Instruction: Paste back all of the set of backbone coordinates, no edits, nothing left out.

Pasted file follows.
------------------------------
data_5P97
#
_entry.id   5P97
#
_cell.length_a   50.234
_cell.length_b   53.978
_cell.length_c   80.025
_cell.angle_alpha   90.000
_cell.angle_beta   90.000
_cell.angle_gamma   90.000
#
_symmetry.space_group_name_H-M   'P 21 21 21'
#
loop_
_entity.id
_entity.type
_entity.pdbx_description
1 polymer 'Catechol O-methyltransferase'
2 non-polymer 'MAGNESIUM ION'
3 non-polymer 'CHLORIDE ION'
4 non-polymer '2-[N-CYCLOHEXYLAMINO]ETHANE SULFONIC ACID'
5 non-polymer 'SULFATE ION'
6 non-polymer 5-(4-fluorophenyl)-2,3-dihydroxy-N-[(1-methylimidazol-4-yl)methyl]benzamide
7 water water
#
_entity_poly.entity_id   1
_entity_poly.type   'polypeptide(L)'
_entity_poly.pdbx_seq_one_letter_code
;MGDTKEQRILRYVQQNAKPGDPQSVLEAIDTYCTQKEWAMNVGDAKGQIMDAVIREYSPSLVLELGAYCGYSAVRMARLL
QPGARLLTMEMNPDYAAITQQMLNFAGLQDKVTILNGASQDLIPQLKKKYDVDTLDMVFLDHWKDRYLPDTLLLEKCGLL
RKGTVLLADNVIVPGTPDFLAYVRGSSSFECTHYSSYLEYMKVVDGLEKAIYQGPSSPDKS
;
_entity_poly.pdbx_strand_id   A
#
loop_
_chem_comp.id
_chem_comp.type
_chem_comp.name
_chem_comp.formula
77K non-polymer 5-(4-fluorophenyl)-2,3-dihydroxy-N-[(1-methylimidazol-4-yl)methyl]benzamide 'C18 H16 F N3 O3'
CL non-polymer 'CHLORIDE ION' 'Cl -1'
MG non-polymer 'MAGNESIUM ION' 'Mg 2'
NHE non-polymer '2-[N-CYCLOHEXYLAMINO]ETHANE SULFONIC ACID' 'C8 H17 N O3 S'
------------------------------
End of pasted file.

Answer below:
data_5P97
#
_entry.id   5P97
#
_cell.length_a   50.234
_cell.length_b   53.978
_cell.length_c   80.025
_cell.angle_alpha   90.000
_cell.angle_beta   90.000
_cell.angle_gamma   90.000
#
_symmetry.space_group_name_H-M   'P 21 21 21'
#
loop_
_entity.id
_entity.type
_entity.pdbx_description
1 polymer 'Catechol O-methyltransferase'
2 non-polymer 'MAGNESIUM ION'
3 non-polymer 'CHLORIDE ION'
4 non-polymer '2-[N-CYCLOHEXYLAMINO]ETHANE SULFONIC ACID'
5 non-polymer 'SULFATE ION'
6 non-polymer 5-(4-fluorophenyl)-2,3-dihydroxy-N-[(1-methylimidazol-4-yl)methyl]benzamide
7 water water
#
_entity_poly.entity_id   1
_entity_poly.type   'polypeptide(L)'
_entity_poly.pdbx_seq_one_letter_code
;MGDTKEQRILRYVQQNAKPGDPQSVLEAIDTYCTQKEWAMNVGDAKGQIMDAVIREYSPSLVLELGAYCGYSAVRMARLL
QPGARLLTMEMNPDYAAITQQMLNFAGLQDKVTILNGASQDLIPQLKKKYDVDTLDMVFLDHWKDRYLPDTLLLEKCGLL
RKGTVLLADNVIVPGTPDFLAYVRGSSSFECTHYSSYLEYMKVVDGLEKAIYQGPSSPDKS
;
_entity_poly.pdbx_strand_id   A
#
loop_
_chem_comp.id
_chem_comp.type
_chem_comp.name
_chem_comp.formula
77K non-polymer 5-(4-fluorophenyl)-2,3-dihydroxy-N-[(1-methylimidazol-4-yl)methyl]benzamide 'C18 H16 F N3 O3'
CL non-polymer 'CHLORIDE ION' 'Cl -1'
MG non-polymer 'MAGNESIUM ION' 'Mg 2'
NHE non-polymer '2-[N-CYCLOHEXYLAMINO]ETHANE SULFONIC ACID' 'C8 H17 N O3 S'